Afrosays to me

…random excerpts from my communions with the AfroMuse

Shredded and screwed August 19, 2010

The AfroMuse laughed at me as I narrated my recent life experiences.

Life was really ‘winner-take-all’ after all.

She promised to teach me to win more often and then she left.

I’m shaking my head at this T-Pain derivative. Gong, on a vocoder, let’s do this because AfroSays:

SHREDDED AND SCREWED

SHREDDED AND SCREWED

SHREDDED AND SCREWED

Is it immature to wake up in the morning feeling like you did in primary school when some kid broke your amazing Superman ruler?
That’s how I feel this morning.
That’s how I felt last night.
Bvlgari and Paco Rabanne let me down. She intimidated them so much, they vowed to stay home for a week plus.
My two white friends and I, we walked into her lair oozing so much confidence, we were staining the floor. We were looking to have a nice time and make memories we could discuss over drinks later that night. Paco was quite the gallant,  charming his way forward like TATA equipment. He did his thing and handed the baton over to ‘Gari. The Grecian was ready.
‘Gari “the smooth” Gregarious  lived up to his alias. I’d never be able to explain what he did or does, all I know is that he gets the job done. I was in the kitchen when Smoothie threw the baton over. Leave the final lap to Mr awwww-some-more?
I casually strolled over like a 1700s English jerk and took over. Panache a la finesse, on a swagger thing, yezzir! Awwww-some!?
Naaa!
My new fancy friends didn’t impress her. Two years ago, good old Mr Klein fared waaaaay better than my new tag team; Monsieur Givenchy didn’t do too bad either last year.
She had baited us and we had greedily chomped it down, winking to each other.
We thought being served was a testament to our chivalry. Alas! it was only a travesty.
We were too heavy to run when those claws came out.
Slowly and meticulously,  we were officially shredded and screwed!

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Sorcery August 16, 2010

Filed under: Poetry — afrosays @ 3:17 pm
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She explained that what it was all sorcery, the illusions that befall a mind searching for affection.

A wise mage would take advantage, wielding the power in his prey’s weakness.

A witty witch wouldn’t hesitate, exploiting the feebleness in vulnerable man folk.

I ring this tone on my gong in warning because AfroSays not to be

BEWITCHED

Bewitched

Voodoll

Bewitched
Hocus pocus complete
Vodoll’s been pricked
She’s lost her wits
Bewitched
Abracadabra connects
Spell’s taken effect
He can’t protest
Bewitched
Sorcery in session
Consuming passion
Unreasonable expression
Mind in possession
They are bewitched

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If my village became August 13, 2010

Filed under: Poetry — afrosays @ 9:22 am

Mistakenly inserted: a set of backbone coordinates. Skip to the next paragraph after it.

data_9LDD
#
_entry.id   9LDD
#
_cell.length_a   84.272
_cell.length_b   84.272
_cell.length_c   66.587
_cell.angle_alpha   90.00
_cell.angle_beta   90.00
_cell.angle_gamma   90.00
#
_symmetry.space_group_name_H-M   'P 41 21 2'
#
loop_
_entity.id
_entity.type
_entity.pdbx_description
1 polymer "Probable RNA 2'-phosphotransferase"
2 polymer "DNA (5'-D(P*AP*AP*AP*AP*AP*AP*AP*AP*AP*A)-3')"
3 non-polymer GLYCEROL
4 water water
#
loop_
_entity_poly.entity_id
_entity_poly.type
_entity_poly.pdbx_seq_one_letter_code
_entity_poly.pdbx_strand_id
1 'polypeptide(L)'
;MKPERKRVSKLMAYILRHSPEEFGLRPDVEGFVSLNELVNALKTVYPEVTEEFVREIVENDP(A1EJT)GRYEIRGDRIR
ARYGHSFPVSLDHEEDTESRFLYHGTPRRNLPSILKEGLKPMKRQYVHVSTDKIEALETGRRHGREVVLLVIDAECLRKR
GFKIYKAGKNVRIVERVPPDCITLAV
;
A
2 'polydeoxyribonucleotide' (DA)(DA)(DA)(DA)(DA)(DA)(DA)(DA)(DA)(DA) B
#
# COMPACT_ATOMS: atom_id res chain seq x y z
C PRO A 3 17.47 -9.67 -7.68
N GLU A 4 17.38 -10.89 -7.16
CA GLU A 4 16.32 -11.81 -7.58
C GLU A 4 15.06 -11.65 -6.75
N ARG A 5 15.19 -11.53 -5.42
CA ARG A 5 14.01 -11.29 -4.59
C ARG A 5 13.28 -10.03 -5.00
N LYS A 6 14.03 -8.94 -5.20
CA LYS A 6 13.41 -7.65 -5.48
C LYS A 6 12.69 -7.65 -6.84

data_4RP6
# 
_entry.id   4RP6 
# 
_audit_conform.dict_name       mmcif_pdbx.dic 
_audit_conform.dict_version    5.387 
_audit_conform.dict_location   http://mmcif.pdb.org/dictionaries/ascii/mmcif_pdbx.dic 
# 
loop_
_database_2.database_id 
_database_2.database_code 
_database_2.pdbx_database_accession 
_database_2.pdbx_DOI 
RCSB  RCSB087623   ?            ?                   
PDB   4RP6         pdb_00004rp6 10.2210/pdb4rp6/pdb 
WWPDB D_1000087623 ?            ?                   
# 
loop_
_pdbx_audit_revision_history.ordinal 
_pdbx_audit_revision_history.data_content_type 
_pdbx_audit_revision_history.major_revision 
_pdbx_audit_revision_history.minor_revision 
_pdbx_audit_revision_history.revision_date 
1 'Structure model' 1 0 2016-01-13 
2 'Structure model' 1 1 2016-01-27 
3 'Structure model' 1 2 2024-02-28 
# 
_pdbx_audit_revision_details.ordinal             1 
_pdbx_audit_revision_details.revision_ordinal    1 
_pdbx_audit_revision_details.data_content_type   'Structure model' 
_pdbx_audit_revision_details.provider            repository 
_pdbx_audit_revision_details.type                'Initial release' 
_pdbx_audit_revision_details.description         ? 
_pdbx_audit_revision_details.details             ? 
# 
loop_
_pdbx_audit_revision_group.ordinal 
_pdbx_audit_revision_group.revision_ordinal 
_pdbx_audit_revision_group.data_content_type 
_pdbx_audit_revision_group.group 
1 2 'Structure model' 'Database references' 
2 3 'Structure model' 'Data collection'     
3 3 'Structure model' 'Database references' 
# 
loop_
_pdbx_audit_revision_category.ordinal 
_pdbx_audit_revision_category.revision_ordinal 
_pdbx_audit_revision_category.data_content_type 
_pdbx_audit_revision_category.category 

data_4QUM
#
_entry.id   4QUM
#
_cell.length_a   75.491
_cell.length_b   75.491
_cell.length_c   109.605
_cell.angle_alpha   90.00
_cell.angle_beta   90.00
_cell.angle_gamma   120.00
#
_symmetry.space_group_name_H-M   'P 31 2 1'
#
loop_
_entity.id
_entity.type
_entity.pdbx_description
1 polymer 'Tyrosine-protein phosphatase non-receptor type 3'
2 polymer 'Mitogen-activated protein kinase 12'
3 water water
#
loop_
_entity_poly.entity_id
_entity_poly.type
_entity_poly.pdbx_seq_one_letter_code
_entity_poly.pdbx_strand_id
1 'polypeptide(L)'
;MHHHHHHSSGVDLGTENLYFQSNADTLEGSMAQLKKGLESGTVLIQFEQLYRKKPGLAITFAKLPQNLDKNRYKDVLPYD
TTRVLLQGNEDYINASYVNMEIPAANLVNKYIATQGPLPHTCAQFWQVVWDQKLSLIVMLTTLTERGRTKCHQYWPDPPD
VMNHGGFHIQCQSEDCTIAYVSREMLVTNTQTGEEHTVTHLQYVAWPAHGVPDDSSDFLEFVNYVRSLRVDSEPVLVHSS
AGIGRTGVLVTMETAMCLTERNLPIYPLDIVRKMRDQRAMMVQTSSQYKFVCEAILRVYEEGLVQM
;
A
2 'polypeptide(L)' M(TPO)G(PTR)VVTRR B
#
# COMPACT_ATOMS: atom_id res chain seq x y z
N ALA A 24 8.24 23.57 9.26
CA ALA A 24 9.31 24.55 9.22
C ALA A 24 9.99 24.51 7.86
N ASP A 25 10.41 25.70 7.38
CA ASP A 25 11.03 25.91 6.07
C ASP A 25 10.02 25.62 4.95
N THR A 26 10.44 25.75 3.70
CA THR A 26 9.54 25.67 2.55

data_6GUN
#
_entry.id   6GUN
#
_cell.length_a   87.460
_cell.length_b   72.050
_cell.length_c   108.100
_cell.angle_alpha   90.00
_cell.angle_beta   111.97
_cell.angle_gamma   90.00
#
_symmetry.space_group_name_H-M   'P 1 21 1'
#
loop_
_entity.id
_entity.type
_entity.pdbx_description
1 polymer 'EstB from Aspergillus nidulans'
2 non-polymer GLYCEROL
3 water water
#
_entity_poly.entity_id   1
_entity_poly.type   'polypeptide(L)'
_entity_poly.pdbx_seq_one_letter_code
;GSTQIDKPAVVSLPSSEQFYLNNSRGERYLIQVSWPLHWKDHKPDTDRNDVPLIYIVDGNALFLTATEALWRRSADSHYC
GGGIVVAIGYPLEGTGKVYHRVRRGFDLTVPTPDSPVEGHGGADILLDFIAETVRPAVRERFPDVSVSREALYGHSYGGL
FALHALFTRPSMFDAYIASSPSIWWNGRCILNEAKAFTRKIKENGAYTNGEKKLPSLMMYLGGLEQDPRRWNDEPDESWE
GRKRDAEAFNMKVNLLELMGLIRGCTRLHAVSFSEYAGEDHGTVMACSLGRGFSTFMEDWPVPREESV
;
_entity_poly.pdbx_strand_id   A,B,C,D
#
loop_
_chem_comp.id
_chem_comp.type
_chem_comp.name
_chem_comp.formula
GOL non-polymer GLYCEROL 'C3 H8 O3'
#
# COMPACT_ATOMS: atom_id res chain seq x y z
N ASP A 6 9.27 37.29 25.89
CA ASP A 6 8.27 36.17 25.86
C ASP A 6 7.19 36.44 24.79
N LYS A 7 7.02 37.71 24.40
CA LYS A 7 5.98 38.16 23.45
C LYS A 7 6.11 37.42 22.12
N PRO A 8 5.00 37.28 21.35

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My head is still up in my posterior, trying to figure out a lot of things. Sometimes it seems I’m the biggest dullard in the world.

But never mind that, some things are basic – the simple joys of life would never betray you.

After yesterday’s kiss, I’m happier than ever because I decided to be content.

Of course! Who wouldn’t be content with kissing a goddess?

I am more than content so I’d be smiling sheepishly, reflecting on kisstalk, beating that Gong animatedly and telling you that AfroSays:

IF MY VILLAGE BECAME

IF MY VILLAGE BECAME

IF IJARE BECAME

I was just wondering,
If my village became British
Which of my Oba’s many wives would be the Queen, her majesty?
If my village became American
Would we dress bush meat on thanksgiving?
If my village became Italian
Would we organize Palm Wine tasting meets?
If my village became Chinese
Would we eat pounded yam with two sticks?
If my village became French
Would we fry our Bean cakes seven feet long?
I’m not sure about our Root Beer or our Pina Coladas, our Ankara suits or our Aso-Oke sneakers
I’m most definitely not sure about our suicide bombers
I’m just sure that we should remain Nigerian!

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The African SuperHero August 12, 2010

Filed under: Scenic — afrosays @ 8:03 am
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The goddess woke me up this morning and reminded me that she gave me this commission only a month ago. She hinted at how pleased she was at how far we’ve come and she kissed me.

Shhhh!  she doesn’t know it’s the villagers that have helped echo her message. Thank you all! I promise to beat this gong for you with all my little energy, thank you!

I’d be beating today’s tune in dedication to all the villagers who helped garner a thousand (1000) blog views in just a month,

Ooooooooooshey! because you said, AfroSays:


The African SuperHero

The African SuperHero

He stands on the french window sill, fearless and brave, his Ankara cape flowing elegantly behind him, ready to save the world.

He sees the innumerable foes that he must conquer, the same enemies that most people pretend not to see but he can’t ignore his calling for with great power comes great responsibility.
The firm look on his face shows how much he loathes the iniquity in society. He has seen enough on television, pictures glide through his mind from the papers. Good men have been hurt in the never-ending war of good and evil, heroes have been made as well – but the war lives on. Today, His jaw is set on justice, he has had enough.